Biden in hot water over sedition law and Anwar tweets

Biden in hot water over sedition law and Anwar tweets
US Vice President Joe Biden (left) and Malaysian Tourism and Culture Minister Nazri Aziz.

PETALING JAYA - US Vice-President Joe Biden has landed himself in hot water over his tweets on the Sedition Act and Opposition Leader Datuk Seri Anwar Ibrahim.

Tourism and Culture Minister Datuk Seri Nazri Aziz said Malaysia did not need United States to teach it about the rule of law.

"US should first resolve its racial discrimination issue, which saw two African-Americans dying at the hands of the police recently, drawing nationwide protests.

"It is better for the US to take care of its own backyard rather than preaching to others," he said, stressing that Malaysia's sovereignty should be respected.

In his tweet, Biden posted that "Malaysian Government's use of the legal system and Sedition Act to stifle opposition raises rule of law concerns".

He followed this with a tweet that "Anwar Ibrahim's appeal gives Malaysia a vital chance to make things right and promote confidence in its democracy and judiciary".

Nazri questioned if Biden wanted Malaysia to breach the separation of powers between the executive, legislative and judiciary.

"Stop meddling in our judiciary and stop telling us what to do. We will not hesitate to sever ties if they (US) continue to meddle in our internal affairs," he said.

Biden, Nazri said, should also not intimidate Malaysia over its decision to maintain the Sedition Act, adding that the law was used to maintain peace and harmony in a multi-racial country.

Urban Wellbeing, Housing and Local Government Minister Datuk Abdul Rahman Dahlan said it was unbecoming of a country like the United States to tell others to violate the principle on the separation of powers in a democracy.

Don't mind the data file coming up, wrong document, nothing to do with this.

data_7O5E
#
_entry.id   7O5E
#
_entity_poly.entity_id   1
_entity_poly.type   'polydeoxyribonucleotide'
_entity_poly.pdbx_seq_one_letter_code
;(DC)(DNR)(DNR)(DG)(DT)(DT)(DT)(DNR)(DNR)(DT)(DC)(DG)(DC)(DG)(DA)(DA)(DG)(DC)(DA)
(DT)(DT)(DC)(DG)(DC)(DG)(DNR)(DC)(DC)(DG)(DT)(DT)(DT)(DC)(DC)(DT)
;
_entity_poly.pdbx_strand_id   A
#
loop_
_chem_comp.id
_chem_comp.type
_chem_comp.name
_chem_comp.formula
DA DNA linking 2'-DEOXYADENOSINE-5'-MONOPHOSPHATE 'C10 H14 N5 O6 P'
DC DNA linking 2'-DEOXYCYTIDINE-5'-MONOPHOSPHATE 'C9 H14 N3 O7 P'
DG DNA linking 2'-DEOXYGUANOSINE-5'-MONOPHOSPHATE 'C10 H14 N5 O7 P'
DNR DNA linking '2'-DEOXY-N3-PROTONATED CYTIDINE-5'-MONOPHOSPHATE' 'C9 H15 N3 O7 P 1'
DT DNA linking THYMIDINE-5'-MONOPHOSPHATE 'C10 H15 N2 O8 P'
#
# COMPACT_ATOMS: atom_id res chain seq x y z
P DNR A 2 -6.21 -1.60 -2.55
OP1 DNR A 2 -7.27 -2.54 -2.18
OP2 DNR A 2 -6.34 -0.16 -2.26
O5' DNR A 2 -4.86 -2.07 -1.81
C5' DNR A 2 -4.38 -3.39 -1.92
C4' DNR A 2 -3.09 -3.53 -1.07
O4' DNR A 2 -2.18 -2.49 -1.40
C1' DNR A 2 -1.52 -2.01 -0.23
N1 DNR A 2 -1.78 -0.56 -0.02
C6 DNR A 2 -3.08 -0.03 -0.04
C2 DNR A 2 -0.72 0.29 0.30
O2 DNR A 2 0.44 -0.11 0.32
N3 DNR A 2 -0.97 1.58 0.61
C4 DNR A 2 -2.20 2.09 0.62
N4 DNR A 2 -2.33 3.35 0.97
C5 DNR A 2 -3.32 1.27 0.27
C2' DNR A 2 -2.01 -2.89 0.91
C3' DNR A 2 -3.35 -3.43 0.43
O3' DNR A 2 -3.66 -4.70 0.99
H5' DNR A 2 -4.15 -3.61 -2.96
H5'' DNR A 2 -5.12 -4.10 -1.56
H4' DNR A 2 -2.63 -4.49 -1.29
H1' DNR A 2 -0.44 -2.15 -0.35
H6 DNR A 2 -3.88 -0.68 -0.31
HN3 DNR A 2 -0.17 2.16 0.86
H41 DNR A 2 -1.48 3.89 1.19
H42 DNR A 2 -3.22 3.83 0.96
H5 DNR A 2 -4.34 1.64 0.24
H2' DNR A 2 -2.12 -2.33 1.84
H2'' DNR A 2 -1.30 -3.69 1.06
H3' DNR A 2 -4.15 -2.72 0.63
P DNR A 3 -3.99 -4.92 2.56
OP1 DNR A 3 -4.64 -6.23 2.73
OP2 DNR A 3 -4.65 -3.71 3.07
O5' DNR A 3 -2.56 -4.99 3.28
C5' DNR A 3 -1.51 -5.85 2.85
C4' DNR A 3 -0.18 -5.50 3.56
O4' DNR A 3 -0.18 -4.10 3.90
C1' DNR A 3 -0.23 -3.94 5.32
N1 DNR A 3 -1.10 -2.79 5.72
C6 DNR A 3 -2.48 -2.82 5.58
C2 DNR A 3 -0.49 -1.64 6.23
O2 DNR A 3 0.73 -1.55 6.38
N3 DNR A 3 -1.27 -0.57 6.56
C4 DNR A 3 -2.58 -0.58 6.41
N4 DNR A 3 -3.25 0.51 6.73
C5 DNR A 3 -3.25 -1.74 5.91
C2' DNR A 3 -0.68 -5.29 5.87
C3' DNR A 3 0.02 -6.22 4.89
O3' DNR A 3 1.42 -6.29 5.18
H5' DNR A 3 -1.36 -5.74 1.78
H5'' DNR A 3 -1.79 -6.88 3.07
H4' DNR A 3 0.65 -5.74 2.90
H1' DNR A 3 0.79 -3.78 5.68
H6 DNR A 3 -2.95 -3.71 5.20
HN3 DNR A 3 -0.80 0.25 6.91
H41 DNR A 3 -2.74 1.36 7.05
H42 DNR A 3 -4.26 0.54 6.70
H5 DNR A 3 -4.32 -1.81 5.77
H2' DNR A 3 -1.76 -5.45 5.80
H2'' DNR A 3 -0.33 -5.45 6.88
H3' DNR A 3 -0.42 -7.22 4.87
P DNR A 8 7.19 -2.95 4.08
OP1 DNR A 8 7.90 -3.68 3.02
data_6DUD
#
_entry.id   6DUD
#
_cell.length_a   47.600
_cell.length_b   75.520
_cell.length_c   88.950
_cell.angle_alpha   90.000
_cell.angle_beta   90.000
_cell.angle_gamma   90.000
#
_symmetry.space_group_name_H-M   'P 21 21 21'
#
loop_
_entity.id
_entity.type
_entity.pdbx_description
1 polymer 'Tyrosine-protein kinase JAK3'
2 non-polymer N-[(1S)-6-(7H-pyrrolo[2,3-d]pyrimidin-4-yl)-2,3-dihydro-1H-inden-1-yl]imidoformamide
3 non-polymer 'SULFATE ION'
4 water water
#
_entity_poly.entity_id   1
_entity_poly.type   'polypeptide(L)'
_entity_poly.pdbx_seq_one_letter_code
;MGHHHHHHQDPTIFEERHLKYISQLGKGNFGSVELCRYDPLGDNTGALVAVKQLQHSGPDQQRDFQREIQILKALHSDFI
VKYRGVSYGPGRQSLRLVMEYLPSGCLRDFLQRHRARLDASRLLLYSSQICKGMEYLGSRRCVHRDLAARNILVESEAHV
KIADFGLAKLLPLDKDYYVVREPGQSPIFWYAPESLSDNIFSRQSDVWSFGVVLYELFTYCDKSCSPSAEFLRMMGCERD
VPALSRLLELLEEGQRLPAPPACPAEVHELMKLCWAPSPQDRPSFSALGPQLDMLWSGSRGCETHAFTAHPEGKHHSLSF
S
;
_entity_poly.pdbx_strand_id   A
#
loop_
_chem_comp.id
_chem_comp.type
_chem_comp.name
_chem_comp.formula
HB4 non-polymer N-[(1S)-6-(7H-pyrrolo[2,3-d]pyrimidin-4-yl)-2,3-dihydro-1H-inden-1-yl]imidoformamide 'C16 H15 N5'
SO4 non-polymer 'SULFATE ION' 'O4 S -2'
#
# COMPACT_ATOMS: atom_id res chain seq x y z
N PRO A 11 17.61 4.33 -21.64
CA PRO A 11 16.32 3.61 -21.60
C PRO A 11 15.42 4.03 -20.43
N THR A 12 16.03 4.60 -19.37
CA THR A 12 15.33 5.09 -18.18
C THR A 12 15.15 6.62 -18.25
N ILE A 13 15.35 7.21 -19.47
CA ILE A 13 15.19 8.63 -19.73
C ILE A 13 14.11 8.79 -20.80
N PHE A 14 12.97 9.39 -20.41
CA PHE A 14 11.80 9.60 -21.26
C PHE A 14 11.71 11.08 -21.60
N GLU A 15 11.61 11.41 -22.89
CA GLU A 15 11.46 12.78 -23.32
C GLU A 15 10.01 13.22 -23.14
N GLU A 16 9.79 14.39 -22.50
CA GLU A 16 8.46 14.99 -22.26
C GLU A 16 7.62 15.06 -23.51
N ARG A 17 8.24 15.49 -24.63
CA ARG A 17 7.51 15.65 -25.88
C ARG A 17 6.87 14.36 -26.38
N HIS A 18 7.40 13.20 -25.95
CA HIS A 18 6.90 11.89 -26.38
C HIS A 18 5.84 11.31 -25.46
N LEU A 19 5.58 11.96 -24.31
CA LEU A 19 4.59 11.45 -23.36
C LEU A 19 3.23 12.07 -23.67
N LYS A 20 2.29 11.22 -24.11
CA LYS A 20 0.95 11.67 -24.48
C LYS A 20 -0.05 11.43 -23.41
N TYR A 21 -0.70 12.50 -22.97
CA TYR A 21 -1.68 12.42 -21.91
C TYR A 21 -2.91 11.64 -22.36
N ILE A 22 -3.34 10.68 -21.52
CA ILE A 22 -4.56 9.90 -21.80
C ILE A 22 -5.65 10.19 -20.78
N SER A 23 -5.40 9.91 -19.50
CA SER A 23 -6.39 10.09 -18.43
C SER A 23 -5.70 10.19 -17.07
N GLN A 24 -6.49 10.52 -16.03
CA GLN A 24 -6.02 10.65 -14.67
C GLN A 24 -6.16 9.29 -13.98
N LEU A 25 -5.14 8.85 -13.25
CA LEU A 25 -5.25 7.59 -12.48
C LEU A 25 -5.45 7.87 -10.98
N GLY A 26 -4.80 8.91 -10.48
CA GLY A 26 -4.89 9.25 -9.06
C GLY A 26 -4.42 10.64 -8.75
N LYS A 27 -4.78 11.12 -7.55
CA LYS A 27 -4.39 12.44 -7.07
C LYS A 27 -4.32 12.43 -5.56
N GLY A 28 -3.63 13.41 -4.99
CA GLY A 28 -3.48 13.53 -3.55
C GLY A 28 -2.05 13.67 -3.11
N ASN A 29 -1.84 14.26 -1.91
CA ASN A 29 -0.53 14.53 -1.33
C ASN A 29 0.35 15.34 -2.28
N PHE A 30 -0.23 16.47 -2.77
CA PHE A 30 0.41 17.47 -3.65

"The US has been telling us to separate the powers of the executive, judiciary and legislative. So why is Biden implying that the Malaysian Government should tell the judges to let Anwar free?

"Why doesn't Biden tell that to the Malaysian judges?" he asked, adding that the US vice-president should know better that the charges against Anwar was levelled by an individual and not the government.

Youth and Sports Minister Khairy Jamaluddin responded with his own tweet, saying that "closing Guantanamo gives the US a vital chance to make things right and promote confidence in its democracy and judiciary".

The Guantanamo Bay detention camp had gained global notoriety for the detention without trial and alleged abuse of detainees held for terrorism.

United States, Khairy said, should look in the mirror before pressuring others.

"We maintain our diplomatic ties, but we must be clear on the principles," he said.

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